Why cane the guy? National frustration needs an outlet

April 19, 1994|By MIKE LITTWIN

If you want some insight into why so many Americans think it's OK for Singapore to cane Michael Fay, go to a high school baseball game in Simi Valley, Calif.

It's out of the way, but you might enjoy the trip.

Simi Valley is a mostly middle-class suburb outside Los Angeles. It's a place like many other places. Sure, there was a bit of unwelcome notoriety when a jury of 12 of its citizens was somehow unable to discern that Rodney King had been viciously beaten by a mob of L.A. cops.

But, basically, Simi Valley is a typical slice of America. Call it Iowa with beach weather.

High school baseball is very big there. You don't get any more American than that. Lots of folks, especially big-league scouts, attend the games. Like most of Southern California, Simi Valley is fertile ground for prospective major leaguers.

But if baseball is taken seriously there, it is still baseball. In football, you try to crush the other guy. In basketball, you try to make him look stupid, and then you tell him how stupid he did look.

Baseball is different. It's the slow-paced, semi-civilized game of our ancestors.

And, for years, for what seems like forever, from little league to high school, the contestants take the field at game's end to shake hands.

It's a small thing. It doesn't mean much. It's a gentle nod, or high five, toward a belief in sportsmanship, which is supposed to be something we value or, at the least, take for granted.

But now the hand-shaking is over.

That's right. In Simi Valley, by a vote of high school principals, athletes are no longer permitted to shake hands with the opposition.

Because . . . shaking hands has become too dangerous. Some field of dreams, huh?

This is where we've gotten. I don't know how, exactly. And I'm still trying to figure out what it means. But this shaking of hands, this small gesture, has apparently led to violence. And, so, it was outlawed.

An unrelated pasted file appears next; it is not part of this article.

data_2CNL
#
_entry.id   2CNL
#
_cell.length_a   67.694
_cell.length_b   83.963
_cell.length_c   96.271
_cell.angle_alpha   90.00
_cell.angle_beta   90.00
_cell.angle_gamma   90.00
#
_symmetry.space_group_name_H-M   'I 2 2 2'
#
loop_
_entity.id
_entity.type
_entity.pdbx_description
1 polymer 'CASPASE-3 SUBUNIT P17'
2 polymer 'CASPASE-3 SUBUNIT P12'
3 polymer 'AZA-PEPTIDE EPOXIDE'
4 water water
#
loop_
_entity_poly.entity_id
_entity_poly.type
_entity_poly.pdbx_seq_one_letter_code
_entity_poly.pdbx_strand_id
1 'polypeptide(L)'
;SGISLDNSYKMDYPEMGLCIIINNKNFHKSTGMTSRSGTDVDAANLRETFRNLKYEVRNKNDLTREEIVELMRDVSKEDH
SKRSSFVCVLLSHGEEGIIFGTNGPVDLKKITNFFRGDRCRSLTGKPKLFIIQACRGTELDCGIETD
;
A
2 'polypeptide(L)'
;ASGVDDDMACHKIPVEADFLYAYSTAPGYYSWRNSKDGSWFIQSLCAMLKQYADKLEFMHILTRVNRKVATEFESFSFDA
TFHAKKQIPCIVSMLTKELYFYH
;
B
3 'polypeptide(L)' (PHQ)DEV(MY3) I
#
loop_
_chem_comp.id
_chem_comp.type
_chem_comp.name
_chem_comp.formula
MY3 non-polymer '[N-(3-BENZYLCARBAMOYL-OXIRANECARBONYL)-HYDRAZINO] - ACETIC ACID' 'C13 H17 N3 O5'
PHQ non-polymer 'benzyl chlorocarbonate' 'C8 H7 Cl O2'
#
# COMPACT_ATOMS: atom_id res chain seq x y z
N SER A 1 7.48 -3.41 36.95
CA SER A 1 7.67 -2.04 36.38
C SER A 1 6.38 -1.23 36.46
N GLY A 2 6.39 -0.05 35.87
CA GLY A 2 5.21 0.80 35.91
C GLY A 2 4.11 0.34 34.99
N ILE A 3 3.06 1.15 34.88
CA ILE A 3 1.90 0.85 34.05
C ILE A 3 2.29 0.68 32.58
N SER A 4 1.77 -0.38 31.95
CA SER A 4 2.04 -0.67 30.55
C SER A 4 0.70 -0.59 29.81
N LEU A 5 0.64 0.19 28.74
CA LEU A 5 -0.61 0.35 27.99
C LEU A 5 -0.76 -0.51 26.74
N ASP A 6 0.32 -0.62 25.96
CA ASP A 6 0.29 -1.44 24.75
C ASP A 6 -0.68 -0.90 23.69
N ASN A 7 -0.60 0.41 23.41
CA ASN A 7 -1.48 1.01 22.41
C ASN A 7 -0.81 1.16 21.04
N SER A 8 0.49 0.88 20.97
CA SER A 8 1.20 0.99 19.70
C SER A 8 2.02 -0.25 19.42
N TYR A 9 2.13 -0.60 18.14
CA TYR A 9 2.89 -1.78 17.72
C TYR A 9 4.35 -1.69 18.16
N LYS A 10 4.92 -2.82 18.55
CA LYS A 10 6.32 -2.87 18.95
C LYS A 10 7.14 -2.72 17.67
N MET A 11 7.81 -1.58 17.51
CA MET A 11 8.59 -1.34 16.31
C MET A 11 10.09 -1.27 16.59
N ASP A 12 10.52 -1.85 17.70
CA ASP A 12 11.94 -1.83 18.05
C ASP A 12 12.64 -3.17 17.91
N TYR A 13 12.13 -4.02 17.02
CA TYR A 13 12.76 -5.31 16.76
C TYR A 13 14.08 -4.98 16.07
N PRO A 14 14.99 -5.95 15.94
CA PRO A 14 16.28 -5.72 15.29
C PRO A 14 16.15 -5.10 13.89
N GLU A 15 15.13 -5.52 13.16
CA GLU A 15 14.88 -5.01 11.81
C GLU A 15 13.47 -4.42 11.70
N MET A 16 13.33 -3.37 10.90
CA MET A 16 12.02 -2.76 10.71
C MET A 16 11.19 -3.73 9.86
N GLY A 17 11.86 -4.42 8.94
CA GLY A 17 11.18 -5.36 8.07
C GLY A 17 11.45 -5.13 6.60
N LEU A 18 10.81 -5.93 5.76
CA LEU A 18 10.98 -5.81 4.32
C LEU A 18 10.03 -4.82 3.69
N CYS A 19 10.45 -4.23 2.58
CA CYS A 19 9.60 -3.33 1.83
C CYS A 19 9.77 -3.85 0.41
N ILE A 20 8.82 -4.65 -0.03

Yes, Arafat and Rabin can manage to puts years of enmity aside and squeeze flesh, but not kids playing ball on a sunny afternoon in a place called America.

Here's what caused the problems. Kids spit on their hands before shaking. You could see where this would cause unhappy feelings. Or, instead of shaking, they punch one another. Fights have broken out.

What in the name of Miss Manners has happened to us?

The problem has been attributed to a couple of things, mostly the high stakes involved. Supposedly, the pressure of high school ball has become too much for the participants. Some point to the bad example often set by big leaguers themselves.

But I think there's something else at work.

The principals had other options besides banning handshakes. They had the option of saying they'd punish the troublemakers. They could have kicked them off the team.

They could have taken a stand. Instead, they basically said that kids can't be expected to be civil to one another. Or, by extension, to the rest of us.

Civility is the casualty. Civility is being lost wherever you look. It's lost every time a car gets stolen. It's lost when people are afraid to walk through their own neighborhoods.

Which brings us back to Michael Fay.

He stands convicted of no terrible crime. He didn't kill anybody. He didn't make off with public funds.

He spray-painted cars in Singapore, where cars don't get stolen or spray-painted without serious consequences.

He was -- if he was actually guilty, and there is some doubt -- a vandal in a place that doesn't tolerate vandalism.

What Singapore does is take a rather firm stand. It puts first-time offenders in jail. It then canes (read: tortures) them.

I don't think you can call caning civil either. It's not what we do in America. But in America, Fay would get no jail time. He would barely be noticed. The kid who steals your car expects no serious consequences. He knows we have no space in our crowded penal system for pikers like him.

We're too busy stuffing dangerous criminals in prison and then having to let them go too soon because no matter how many prisons we build, we can't seem to match supply with demand.

And so, some people (not all, or even most, of us) want Fay caned for the sins of those who have made our lives so difficult and seem to get no punishment at all. They want someone, finally, to pay.

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